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Vice Admiral William S. Sims, Commander, United States Naval Forces Operating in European Waters, to the Office of the Chief of Naval Operations

<March 1, 1918.>

X-29                                         IL-4489

From: Sims,

To:   Opnav

4550 your 2627 and 28231 after more complete study repair situation French coast, recommend against taking over French Yards, L’Oriente now engaged on valuable new construction and Rochefort generally unsuitable. Instead, will use French ports for minor current repairs only. For this purpose, am preparing schedule necessary material and machinery for temporary small general repair shops, employing about one hundred enrolled men each at Brest France and El Oriente [i.e., L’Orient], also for small extension in our Pauillac plant for similar purposes. No civil engineering needed yet, but shall need some person experienced in shop laying out and management. Suggest Assistant Naval Constructor W. Drake, Assistant Naval Constructor H. G. Knox of Wevebacher.2

          For extensive repairs Brest periodic refitting3 considering large number of destroyers and small vessels soon due, am convinced quickest, most economical arrangement will be for British to increase dockyard facilities as necessary and supply their own labor while the United States assists as necessary in furnishing materials. Am taking question up with the Admiralty whose first impression of plan is favorable, but though [i.e., thorough] consideration has not yet been given. Probably it would necessitate the withdrawal from British any [i.e., army] of artisans to furnish additional stock yard labor needed, and this would involve United States making up the drainage on British Army.4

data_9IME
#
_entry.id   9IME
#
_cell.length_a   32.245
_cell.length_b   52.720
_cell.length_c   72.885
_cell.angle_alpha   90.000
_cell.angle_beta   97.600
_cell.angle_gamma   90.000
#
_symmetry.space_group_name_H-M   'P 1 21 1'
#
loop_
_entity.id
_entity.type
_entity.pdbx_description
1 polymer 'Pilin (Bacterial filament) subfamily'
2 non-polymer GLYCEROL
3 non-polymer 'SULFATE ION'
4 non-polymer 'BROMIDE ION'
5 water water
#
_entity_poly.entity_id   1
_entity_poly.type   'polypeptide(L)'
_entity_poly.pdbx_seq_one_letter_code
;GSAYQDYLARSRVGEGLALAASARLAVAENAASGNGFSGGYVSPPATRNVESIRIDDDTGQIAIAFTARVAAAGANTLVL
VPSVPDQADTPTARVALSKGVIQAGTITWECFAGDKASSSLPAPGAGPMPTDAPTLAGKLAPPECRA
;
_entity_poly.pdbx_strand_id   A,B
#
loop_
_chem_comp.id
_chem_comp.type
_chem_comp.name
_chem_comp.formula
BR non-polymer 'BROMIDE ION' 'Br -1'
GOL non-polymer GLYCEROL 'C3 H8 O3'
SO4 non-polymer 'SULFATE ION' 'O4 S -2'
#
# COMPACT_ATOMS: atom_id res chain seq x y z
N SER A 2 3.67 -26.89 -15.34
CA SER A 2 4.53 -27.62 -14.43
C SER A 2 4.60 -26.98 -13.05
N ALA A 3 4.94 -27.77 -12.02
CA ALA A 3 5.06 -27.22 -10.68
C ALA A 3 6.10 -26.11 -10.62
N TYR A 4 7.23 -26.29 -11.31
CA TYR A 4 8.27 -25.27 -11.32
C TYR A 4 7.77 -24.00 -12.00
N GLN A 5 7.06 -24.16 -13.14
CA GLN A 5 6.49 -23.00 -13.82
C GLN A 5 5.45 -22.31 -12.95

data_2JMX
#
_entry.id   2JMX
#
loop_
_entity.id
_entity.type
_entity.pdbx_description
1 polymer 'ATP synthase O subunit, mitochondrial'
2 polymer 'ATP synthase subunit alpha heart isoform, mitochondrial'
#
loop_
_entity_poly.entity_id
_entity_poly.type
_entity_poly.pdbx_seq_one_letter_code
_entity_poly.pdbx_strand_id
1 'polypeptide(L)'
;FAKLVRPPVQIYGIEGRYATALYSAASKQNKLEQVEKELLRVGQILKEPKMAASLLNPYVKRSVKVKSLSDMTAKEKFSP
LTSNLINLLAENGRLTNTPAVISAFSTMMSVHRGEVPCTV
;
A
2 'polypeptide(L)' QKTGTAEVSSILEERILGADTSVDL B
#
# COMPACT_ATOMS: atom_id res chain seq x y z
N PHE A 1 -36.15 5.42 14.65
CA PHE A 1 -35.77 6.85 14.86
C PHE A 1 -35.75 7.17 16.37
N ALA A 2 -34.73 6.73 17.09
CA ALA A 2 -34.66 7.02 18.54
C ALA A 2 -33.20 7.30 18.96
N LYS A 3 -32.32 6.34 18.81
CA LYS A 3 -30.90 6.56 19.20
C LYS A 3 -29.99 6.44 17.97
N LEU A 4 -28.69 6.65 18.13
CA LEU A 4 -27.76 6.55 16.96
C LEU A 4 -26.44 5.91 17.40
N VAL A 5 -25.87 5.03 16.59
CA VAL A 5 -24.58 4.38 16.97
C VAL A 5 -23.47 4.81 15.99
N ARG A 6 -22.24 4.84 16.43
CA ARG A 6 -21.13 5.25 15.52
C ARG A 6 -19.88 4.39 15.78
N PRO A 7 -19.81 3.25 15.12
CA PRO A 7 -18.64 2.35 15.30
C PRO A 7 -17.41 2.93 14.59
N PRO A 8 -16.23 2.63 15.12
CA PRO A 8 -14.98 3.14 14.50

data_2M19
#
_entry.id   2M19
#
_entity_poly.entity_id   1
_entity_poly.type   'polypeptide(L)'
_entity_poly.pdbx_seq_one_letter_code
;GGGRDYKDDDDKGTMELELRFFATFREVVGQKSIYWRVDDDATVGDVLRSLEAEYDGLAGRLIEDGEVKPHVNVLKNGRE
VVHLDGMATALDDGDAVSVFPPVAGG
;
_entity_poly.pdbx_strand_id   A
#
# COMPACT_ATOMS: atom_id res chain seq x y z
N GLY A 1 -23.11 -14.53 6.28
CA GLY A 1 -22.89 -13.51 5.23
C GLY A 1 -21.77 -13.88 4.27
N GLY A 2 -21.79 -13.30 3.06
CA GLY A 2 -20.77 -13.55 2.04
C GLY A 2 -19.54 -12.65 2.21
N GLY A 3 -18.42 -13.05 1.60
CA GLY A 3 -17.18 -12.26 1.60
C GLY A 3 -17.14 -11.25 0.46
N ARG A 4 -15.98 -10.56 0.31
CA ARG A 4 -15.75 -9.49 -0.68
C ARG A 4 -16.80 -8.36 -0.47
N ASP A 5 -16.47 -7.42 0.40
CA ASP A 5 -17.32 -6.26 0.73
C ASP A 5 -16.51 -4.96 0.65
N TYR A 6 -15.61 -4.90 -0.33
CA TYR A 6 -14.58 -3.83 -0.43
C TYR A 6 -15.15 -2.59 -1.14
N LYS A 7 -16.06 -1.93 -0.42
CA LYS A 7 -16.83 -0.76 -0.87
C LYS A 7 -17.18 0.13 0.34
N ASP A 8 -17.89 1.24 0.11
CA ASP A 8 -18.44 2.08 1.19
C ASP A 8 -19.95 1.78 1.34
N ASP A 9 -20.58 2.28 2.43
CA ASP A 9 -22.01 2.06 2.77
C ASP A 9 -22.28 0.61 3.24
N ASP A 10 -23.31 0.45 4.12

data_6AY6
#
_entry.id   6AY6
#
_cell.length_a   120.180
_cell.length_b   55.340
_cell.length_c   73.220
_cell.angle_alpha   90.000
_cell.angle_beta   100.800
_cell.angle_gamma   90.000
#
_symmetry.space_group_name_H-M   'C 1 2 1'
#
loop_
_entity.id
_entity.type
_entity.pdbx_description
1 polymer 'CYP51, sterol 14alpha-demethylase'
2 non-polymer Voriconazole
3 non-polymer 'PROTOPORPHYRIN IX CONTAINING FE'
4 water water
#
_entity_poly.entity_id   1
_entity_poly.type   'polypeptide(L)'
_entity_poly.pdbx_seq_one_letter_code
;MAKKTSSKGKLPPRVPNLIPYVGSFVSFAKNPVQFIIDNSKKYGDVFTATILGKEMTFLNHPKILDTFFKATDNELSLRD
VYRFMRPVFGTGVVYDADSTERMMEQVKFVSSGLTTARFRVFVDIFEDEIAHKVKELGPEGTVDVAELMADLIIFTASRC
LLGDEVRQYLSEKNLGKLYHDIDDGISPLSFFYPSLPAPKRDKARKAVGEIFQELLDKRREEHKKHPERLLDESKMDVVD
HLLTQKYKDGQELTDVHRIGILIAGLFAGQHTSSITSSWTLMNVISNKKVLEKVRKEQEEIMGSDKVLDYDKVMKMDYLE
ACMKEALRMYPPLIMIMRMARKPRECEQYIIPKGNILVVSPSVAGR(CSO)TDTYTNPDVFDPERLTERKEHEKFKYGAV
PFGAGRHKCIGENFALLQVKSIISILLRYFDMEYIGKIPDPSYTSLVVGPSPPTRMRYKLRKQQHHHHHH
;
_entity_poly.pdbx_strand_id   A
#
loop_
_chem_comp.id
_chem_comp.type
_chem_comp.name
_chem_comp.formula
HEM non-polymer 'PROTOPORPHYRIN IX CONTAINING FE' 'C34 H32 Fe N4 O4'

Request Department approve of principle involved before I proceed further in the matter. Machine tools not procurable in England, would have to be supplied from the United States for English and French yards.02201


Source Note: Cy, DNA, RG 45, Entry 517B. The date is handwritten and appears to have been added later; it is confirmed by the time stamp that appears just before Sims’ signature.

Footnote 2: Someone crossed through “of Wevebacher” and wrote in “or Weverbacher.” Ralph D. Weverbacher was also an Assistant Naval Constructor at the Philadelphia Navy Yard. Harry G. Knox was stationed at Norfolk Navy Yard and Whitford Drake at Puget Sound.

Footnote 3: A number of handwritten changes were made to this part of this sentence. With these changes, it reads: “For extensive repairs and periodic refits.”

Footnote 4: See: Benson to Sims, 8 March 1918.

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